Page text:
RICHMOND, Va. (WTVR)--The sudden resignation of one of the three founding members of the Virginia Holocaust Museum has several people in the community shocked and outraged.
Jay Ipson, 77, said it was not his decision to step down as Executive Director of the museum. Ipson also said he was told to clear out all his personal belongings last week, even though he was promised he would be allowed to keep an office back in April.
“I was hoping to retire on my own,” Ipson said. “When I could no longer carry myself.”
Ipson, a Holocaust survivor himself, said he’s found solace in educating others about the atrocities suffered by Jewish people during the Hitler’s reign.
Nearly 60,000 visitors a year have come through the museum since its dedication in 2003, many have met Ipson personally.
“I’m extremely proud," Ipson said. “Nowhere in my wildest dreams, did I expect for our museum to have the impact it does.”
Ipson said he believed his departure was tied to a letter he wrote in the museum’s newsletter back in March. In it he criticized insurance companies for denying claims sought by Holocaust survivors.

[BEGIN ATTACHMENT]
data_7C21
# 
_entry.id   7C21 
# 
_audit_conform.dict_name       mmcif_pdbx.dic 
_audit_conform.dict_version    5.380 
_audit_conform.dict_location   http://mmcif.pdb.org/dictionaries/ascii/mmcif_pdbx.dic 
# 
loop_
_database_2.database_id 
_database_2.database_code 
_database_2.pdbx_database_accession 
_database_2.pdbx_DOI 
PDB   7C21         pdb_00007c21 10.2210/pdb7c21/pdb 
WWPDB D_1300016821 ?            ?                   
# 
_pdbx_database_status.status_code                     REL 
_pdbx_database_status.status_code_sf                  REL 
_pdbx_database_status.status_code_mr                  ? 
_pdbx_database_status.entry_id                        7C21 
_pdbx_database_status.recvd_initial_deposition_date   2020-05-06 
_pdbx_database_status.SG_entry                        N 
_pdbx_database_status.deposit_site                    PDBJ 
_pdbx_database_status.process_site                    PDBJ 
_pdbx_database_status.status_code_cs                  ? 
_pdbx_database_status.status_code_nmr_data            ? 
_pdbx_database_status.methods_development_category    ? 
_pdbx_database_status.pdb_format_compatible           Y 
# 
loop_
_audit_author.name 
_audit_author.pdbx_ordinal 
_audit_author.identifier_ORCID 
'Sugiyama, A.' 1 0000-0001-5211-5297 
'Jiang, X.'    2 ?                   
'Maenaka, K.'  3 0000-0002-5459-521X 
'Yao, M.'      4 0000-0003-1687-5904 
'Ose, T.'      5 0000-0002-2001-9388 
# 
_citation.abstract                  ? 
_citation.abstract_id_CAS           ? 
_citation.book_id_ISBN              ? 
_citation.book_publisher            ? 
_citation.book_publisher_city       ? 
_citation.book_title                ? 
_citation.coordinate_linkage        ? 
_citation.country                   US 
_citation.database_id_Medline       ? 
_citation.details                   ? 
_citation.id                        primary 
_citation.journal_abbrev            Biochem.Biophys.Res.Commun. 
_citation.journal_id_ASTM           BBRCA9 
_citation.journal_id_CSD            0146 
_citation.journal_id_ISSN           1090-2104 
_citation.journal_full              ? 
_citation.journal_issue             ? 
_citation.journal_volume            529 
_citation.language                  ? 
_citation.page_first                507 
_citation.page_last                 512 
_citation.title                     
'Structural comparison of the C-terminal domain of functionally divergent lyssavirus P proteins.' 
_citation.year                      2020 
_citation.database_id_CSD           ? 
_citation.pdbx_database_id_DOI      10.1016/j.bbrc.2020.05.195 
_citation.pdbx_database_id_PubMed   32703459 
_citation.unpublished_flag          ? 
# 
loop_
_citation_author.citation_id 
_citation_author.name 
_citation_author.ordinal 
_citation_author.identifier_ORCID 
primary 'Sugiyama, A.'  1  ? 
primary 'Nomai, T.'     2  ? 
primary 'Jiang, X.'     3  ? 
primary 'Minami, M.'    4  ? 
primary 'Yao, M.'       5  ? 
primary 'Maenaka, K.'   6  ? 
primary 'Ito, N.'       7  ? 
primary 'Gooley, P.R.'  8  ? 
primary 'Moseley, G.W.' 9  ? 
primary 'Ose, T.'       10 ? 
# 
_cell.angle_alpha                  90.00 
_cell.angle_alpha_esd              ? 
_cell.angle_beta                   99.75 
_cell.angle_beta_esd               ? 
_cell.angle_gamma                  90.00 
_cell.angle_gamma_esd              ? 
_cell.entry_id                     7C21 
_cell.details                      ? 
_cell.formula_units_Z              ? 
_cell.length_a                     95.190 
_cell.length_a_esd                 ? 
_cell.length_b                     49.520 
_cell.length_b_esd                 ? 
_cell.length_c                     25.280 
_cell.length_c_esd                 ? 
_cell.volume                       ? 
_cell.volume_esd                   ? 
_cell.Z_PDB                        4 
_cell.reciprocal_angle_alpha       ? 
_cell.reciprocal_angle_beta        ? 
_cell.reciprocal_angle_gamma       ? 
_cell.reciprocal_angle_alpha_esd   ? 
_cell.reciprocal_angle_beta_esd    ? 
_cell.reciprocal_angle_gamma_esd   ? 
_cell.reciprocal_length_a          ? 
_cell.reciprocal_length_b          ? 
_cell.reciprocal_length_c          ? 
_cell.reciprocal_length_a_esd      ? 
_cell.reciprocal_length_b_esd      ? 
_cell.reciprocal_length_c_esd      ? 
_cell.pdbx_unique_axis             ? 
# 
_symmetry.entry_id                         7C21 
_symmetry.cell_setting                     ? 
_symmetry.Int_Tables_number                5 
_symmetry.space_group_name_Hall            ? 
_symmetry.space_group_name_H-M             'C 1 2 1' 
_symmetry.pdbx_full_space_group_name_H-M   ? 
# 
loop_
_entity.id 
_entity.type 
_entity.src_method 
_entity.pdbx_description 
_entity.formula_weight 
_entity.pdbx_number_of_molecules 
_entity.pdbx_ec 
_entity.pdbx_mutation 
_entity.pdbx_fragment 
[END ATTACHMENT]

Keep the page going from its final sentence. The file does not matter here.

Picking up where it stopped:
Ipson said some believed he was blaming Ambassador and current board member, Randolph Bell, for adverse treatment of Holocaust survivor claims by the International Commission on Holocaust Era Claims.
Ipson said his intention was solely to help the 50,000 Holocaust survivors living below the poverty line.
Museum board chairman Marcus Weinstein would not comment on Ipson's allegations.
Incoming director Simon Sibelman was quick to praise Ipson's contributions over the years and even said he was the inspiration behind a new exhibit on worldwide genocide.
"He gave us an incredible foundation on which to build and how to move forward,” said Sibelman.
Ipson said he just hopes the board will reconsider.
"This museum was not built for the privilege of one or two members of the board, it was built for the community,” Ipson said.